South Africa's ruling African National Congress is
expressing its displeasure with the National Prosecuting Authority in what it
described as its casting aside all pretence of professionalism or
political neutrality in the corruption case against the president of the party.
This comes after the chairman of the prosecuting authority suggested in an
interview that the agency's case against the ANC leader has become difficult to
handle due to its political nature. Mokotedi Mpshe said the judge who recently
threw out the corruption charges against ANC leader Jacob Zuma, citing
political manipulation was wrong in his ruling. From the capital, Pretoria,
South African political analyst Somadoda Fikeni tells reporter Peter Clottey
that the ANC is treating the remark as supporting its long held view that Zuma
is being subjected to political persecution.
(ANC general Secretary Gwede Mantashe) is expressing the sentiments of the
current ANC leadership, which had hoped that after Nicholson's (South African
Judge who threw away the graft charges against the leader of the ANC) judgment
the matter would be laid to rest and then Zuma would then go to the presidency
without all these legal hurdles. So that the director has shown such
determination that they are appealing and not only that, but they would also
pursue the case against Zuma. I'm sure that has angered a number of ANC people
who thought the matter was closed," Fikeni pointed out.
said the chairman of the National Prosecuting Authority (NPA) is within his
right to make comments about the case against the ANC leader.
definitely has a right to do that and as such what the NPA has been trying to
do is to assert its autonomy from the executive and from the political
pressures just like other entities within the country such as the justice
system that has come under pressure due to the Zuma case and many other aspects
of this transitional period. So all what he was trying to do is to assert that
autonomy of the institution and also to state that the judgment itself was
wrong to make assumption that there had been some interference in the work of
the NPA by the political heads," he said.
said there seem to be sharp differences in South Africa's society over the
corruption charges against the President of the ANC Jacob Zuma.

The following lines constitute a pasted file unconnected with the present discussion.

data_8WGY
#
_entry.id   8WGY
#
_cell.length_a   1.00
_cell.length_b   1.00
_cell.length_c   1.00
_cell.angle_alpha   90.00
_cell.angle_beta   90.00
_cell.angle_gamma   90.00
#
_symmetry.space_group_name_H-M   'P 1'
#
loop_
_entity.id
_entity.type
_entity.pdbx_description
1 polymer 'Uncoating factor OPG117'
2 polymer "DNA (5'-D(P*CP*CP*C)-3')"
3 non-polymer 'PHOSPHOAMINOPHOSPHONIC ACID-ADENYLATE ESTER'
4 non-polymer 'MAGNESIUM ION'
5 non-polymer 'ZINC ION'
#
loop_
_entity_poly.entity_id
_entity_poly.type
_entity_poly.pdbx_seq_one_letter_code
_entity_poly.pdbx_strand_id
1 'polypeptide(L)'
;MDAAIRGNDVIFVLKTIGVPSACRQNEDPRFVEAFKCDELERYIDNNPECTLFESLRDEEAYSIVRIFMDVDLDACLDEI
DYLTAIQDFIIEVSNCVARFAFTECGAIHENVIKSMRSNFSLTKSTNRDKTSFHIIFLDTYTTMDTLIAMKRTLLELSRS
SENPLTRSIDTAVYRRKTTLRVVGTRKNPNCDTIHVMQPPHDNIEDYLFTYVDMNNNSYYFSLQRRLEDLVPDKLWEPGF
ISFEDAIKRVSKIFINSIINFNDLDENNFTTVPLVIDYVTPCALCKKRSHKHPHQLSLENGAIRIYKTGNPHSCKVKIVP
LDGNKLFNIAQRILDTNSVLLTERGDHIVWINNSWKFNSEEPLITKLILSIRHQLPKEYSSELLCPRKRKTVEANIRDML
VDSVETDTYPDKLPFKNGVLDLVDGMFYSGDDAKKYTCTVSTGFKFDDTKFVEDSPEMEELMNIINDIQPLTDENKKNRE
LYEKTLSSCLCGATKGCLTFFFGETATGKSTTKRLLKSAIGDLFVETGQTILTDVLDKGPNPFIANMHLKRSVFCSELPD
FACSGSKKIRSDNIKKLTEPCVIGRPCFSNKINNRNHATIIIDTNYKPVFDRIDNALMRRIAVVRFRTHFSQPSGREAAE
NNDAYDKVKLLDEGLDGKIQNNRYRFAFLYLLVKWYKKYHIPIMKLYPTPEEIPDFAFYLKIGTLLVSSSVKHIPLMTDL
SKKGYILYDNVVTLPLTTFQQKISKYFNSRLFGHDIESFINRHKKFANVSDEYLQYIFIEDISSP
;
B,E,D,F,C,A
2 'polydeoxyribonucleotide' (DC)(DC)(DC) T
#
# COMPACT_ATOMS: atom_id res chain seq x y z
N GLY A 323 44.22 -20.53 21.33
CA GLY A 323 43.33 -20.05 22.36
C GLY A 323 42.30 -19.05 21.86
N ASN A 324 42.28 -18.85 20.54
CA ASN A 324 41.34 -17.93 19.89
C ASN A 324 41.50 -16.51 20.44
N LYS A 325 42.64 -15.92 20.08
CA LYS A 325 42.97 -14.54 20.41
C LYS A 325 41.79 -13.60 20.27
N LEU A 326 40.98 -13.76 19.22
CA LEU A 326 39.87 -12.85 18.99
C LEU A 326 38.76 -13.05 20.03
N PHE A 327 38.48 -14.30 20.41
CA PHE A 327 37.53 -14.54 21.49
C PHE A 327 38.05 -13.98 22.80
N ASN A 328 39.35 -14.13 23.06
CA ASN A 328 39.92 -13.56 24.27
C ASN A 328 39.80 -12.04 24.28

"There is quite a division
within the society. There are those who are actually puzzled by Zuma's appeal
after appeal because they say if he had nothing to hide, he would avail himself
and let this process go through. But there are those who feel that the case has
gone on for too long. Therefore it would not be any justice against Zuma after
so many years when these charges were hanging over his head. So the society
itself is as divided on this matter as the political parties are," Fikeni
He said the ANC president
would be facing serious legal challenges if he wins the presidency in next
year's election with his ongoing legal corruption problems.
"Definitely, this would be
quite a complex issue. In fact, the opposition parties are going to raise the
issue of values of leaders, the ethics and all that which the ANC would not be
very comfortable with, especially, at a time when Zuma is facing all these
legal hurdles. Once he (Zuma) becomes president and the charges go ahead, that
is going to create a lot of friction between the judiciary and the executive
branch," he said.
Fikeni reiterated that
Zuma's possible presidency might be inhibited by his legal challenges, although
the ruling might seek some relief to allow his him room to carry out his
mandate as South Africa's president.
"It would also create many
challenges for him because he cannot discharge his role without being disrupted
by the court cases. And that in itself you might even have some of the ANC
members looking for a special dispensation that would cover him while he is a
sitting president, as was the case with Silvio Berlusconi in Italy," Fikeni
ANC said Mpshe's remark effectively admits that the National Prosecuting
Authority is pursuing a political vendetta against ANC President Zuma.
secretary general of the African National Congress Gwede Mantashe said Mpshe's
statement is ample evidence that he and the NPA had very little regard for the
rule of law and for the ruling of the judiciary. He added that Mpshe's
statement that he would hold judge Chris Nicholson wrong even 14 years from now
means he would insist on holding that position regardless of the outcome of the
appeal the NPA is currently pursuing.